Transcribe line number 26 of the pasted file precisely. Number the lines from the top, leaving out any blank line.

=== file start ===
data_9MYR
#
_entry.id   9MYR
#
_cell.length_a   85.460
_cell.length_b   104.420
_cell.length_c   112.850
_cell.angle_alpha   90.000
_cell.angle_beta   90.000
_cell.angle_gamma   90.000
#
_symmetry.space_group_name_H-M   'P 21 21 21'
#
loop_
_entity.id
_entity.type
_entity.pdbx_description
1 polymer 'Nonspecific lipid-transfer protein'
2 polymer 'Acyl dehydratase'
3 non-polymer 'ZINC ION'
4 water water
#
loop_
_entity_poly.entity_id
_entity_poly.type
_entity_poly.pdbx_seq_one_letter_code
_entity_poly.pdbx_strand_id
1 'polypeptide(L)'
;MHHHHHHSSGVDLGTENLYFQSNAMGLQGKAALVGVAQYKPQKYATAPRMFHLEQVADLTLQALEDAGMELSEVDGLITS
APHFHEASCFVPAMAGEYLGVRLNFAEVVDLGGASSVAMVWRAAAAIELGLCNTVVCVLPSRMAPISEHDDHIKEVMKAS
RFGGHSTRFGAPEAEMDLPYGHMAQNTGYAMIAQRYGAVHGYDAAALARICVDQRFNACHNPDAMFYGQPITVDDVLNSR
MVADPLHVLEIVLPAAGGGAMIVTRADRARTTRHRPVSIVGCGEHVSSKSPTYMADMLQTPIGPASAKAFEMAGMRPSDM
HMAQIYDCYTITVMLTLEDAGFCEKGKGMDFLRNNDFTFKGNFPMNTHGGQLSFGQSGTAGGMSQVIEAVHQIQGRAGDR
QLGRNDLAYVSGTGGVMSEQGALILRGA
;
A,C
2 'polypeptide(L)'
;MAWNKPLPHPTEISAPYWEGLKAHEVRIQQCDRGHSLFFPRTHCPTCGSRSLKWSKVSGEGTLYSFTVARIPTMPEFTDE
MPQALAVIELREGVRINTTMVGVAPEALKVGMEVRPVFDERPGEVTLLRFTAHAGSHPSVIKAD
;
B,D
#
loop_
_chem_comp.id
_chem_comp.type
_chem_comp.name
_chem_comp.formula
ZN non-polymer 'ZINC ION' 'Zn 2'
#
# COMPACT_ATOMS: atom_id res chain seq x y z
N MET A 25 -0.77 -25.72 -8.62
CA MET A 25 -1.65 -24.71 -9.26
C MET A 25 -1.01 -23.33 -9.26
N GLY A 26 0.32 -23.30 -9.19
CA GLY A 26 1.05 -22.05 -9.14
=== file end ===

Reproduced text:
_entity_poly.pdbx_seq_one_letter_code